While St. Louis might have its French antecedents, Cajun in our fair city is not overly abundant. Still, we have our sources, and at the iconic Broadway Oyster Bar (736 South Broadway; 314-621-8811), you can in fact find yourself some gator. Recently, we did just that.

See also:
-
Smoki O's "Snoot," the Other-Other White Meat You Should Definitely Eat
- Try This Now: Lamb Liver at the Kabob House

More »

Smoki O's "Snoot," the Other-Other White Meat You Should Definitely Eat

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        There's a snootful for ya. | Zach Garrison

On the north side, at the corner of Mullanphy Street and Broadway, trails of smoke can be seen billowing out behind Smoki O's (1545 North Broadway; 314-621-8180) known as one of the best barbecue joints in the city. A family operation, Smoki O's has been pulling pork and slicing brisket since 1997, receiving many accolades along the way (including from the Travel Channel's Andrew Zimmern) and devoted fans along the way.

On the day we visited, the St. Louis Police Department put in a massive take-out order, which, understandably, garnered the immediate attention of the staff. And while scouring the menu, our eyes were drawn to the ribs, the pork, the chicken -- it all sounded delicious. But we were there for one reason and one reason only: the snoot. That's right, snoot, or pig snout. It's considered a fine delicacy when cooked properly, and lucky for us, Smoki O's nose (sorry, couldn't resist) a thing or two about snoot.

See also: Open Mouth, Insert Tongue: Why You Gotta Try the Tongue Sandwich at Kopperman's Deli


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Try This Now: Lamb Liver at the Kabob House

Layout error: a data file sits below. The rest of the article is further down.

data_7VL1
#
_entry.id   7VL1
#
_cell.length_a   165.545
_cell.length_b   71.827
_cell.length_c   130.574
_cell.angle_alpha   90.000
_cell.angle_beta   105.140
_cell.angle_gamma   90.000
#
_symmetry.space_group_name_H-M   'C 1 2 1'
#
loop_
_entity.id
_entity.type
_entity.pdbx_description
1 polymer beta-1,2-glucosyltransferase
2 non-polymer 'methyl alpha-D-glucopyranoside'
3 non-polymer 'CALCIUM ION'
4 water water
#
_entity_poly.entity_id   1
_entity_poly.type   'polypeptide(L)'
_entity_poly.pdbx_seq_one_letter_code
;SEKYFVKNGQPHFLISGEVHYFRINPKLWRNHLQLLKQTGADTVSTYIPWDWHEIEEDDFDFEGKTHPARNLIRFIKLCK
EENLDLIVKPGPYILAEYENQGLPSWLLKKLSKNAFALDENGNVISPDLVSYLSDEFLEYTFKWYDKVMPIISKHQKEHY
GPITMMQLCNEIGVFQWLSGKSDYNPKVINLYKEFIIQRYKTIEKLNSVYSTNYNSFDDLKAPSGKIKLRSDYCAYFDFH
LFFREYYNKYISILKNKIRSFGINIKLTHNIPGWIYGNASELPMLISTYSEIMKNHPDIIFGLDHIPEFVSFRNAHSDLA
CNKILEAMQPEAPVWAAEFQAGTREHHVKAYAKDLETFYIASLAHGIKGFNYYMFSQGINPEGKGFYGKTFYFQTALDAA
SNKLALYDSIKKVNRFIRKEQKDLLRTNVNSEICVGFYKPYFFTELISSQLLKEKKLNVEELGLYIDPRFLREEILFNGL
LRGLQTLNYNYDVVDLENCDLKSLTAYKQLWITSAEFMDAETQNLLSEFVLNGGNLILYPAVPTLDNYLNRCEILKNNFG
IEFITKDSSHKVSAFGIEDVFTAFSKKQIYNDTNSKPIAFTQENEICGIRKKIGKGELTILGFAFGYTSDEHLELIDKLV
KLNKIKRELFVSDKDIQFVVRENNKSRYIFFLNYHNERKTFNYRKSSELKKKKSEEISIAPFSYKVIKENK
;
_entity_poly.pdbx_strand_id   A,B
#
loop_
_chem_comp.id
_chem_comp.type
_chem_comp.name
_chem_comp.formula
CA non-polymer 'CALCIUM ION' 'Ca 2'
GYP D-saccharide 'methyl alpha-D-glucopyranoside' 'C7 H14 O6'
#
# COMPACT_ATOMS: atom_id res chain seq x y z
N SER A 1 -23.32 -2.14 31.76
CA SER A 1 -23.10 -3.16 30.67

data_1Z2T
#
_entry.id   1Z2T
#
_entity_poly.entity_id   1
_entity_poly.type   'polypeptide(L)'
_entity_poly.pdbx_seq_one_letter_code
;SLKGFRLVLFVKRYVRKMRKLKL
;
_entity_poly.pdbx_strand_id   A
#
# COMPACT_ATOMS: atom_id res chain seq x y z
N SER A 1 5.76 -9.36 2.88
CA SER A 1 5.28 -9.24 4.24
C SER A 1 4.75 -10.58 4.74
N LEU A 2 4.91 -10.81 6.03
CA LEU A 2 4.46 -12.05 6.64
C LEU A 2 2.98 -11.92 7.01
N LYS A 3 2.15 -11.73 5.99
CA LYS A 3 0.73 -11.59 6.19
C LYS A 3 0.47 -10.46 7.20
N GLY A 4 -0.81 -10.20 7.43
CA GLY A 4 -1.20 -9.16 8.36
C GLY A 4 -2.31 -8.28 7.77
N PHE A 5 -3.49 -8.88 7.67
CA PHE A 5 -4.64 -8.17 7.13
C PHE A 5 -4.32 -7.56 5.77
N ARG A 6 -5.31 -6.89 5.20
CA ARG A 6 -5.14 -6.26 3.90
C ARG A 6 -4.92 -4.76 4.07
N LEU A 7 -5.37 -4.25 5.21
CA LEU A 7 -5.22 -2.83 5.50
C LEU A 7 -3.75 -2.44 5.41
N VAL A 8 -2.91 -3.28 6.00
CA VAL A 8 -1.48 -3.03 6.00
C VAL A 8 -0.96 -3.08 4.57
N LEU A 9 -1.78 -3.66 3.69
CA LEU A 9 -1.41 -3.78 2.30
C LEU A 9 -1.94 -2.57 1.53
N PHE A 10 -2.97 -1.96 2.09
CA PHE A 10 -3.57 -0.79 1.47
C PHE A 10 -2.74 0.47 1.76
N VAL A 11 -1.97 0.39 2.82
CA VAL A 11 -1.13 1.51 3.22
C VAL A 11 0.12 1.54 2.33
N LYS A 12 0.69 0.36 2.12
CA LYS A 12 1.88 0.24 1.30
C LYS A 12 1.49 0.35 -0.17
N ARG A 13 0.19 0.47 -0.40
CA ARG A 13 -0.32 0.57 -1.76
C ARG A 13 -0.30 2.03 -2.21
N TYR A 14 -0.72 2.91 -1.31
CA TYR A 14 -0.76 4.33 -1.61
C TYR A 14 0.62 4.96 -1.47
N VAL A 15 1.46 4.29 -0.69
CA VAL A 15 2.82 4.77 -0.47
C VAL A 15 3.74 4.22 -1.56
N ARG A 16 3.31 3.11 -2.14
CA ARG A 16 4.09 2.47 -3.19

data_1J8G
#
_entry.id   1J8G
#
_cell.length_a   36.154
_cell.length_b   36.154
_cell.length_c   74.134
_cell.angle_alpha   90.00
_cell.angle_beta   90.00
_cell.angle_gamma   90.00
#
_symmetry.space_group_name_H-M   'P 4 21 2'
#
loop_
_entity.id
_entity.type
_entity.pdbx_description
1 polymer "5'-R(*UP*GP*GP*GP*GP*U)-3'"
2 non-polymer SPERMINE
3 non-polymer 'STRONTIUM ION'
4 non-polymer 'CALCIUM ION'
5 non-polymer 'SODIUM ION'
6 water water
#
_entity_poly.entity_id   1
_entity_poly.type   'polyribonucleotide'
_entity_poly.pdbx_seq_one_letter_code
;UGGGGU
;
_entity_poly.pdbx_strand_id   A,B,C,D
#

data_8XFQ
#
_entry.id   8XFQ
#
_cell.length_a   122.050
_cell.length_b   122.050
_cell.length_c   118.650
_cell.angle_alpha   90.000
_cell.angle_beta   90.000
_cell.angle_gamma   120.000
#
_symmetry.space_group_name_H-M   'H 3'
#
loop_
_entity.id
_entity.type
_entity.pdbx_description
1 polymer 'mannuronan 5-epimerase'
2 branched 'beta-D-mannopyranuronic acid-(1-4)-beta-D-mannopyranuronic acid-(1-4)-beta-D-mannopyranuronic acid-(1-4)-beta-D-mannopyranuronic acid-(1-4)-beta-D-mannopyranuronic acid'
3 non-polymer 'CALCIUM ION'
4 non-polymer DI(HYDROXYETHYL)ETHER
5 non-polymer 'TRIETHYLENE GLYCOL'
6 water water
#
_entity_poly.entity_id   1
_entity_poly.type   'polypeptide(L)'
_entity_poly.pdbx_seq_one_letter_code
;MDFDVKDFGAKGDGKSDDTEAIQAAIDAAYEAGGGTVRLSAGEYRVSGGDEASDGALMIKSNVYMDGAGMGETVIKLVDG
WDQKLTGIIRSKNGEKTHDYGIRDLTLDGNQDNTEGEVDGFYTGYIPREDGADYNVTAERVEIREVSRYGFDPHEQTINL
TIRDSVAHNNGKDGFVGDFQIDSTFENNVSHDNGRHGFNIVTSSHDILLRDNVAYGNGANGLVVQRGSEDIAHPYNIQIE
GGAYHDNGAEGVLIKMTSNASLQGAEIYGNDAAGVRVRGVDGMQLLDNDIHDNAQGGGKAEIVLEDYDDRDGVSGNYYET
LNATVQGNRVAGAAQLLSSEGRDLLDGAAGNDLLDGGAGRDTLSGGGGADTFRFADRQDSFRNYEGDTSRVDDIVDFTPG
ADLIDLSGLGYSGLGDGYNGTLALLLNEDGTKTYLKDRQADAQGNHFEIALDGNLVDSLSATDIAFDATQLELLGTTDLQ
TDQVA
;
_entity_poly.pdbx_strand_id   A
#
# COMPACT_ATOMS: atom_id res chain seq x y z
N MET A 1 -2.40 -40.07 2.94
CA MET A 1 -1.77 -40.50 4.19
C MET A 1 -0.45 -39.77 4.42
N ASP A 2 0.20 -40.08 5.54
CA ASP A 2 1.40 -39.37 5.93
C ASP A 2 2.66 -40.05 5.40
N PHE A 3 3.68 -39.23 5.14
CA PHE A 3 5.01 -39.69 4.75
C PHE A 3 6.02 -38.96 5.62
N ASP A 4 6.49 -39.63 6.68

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       The Lamb Liver. | Pat Kohm

When scanning a menu, it's easy to gravitate toward the familiar, the go-to. Far too often, though, that means missing out on a specialty dish or ethnic delicacy. In this series Gut Check tracks down St. Louis' more unusual culinary offerings in hopes of expanding our collective food knowledge and answer the question: Should you really "Eat This?!"

While driving south a ways down Kingshighway, you'll pass a few neighborhoods taverns and a couple barbecue joints -- stellar south city staples each and every one -- but then, a bit unexpectedly, the Kabob House (4940 Christy Boulevard; 314-832-2977) appears and you'll pretty much have to stop, because you've just stumbled upon some excellent Middle Eastern cuisine. There's a strong chance you're thinking falafel, and with good reason: they're pretty amazing. But we decided it was time to try something new. Like lamb...lamb liver.

See also: Open Mouth, Insert Tongue: Why You Gotta Try the Tongue Sandwich at Kopperman's Deli

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Open Mouth, Insert Tongue: Why You Gotta Try the Tongue Sandwich at Kopperman's Deli

Categories: Eat This?!

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       The iconic deli counter at Kopperman's. | Laura Miller

When scanning a menu, it's easy to gravitate toward the familiar, the go-to. Far too often, though, that means missing out on a specialty dish or ethnic delicacy. In this series Gut Check tracks down St. Louis' more unusual culinary offerings in hopes of expanding our collective food knowledge and answer the question: Should you really "Eat This?!"

Kopperman's Delicatessen (386 N. Euclid Avenue; 314-361-0100) is the quintessential New York delicatessen that just so happens to also be a St. Louis institution. This place is serious about sandwiches: overstuffed, towering stacks of meats and cheeses that leave you sated and content.

To go along with the sandwiches, oversized antique circus posters decorate the walls, and the outdoor seating area is arguably the best spot in the Central West End to take in the comings and goings of Euclid Avenue.

And while you can choose from a menu filled with good old-fashioned deli sandwiches, we're here for the Tongue Fu: beef tongue, but mixed in with pastrami and corned beef, with Swiss cheese and mustard on pumpernickel bread.

See also:
-
Where to Break the Yom Kippur Fast
- Trendy Cocktails and Sky-High Sandwiches: The Central West End
- The Lunch Bucket List at Kopperman's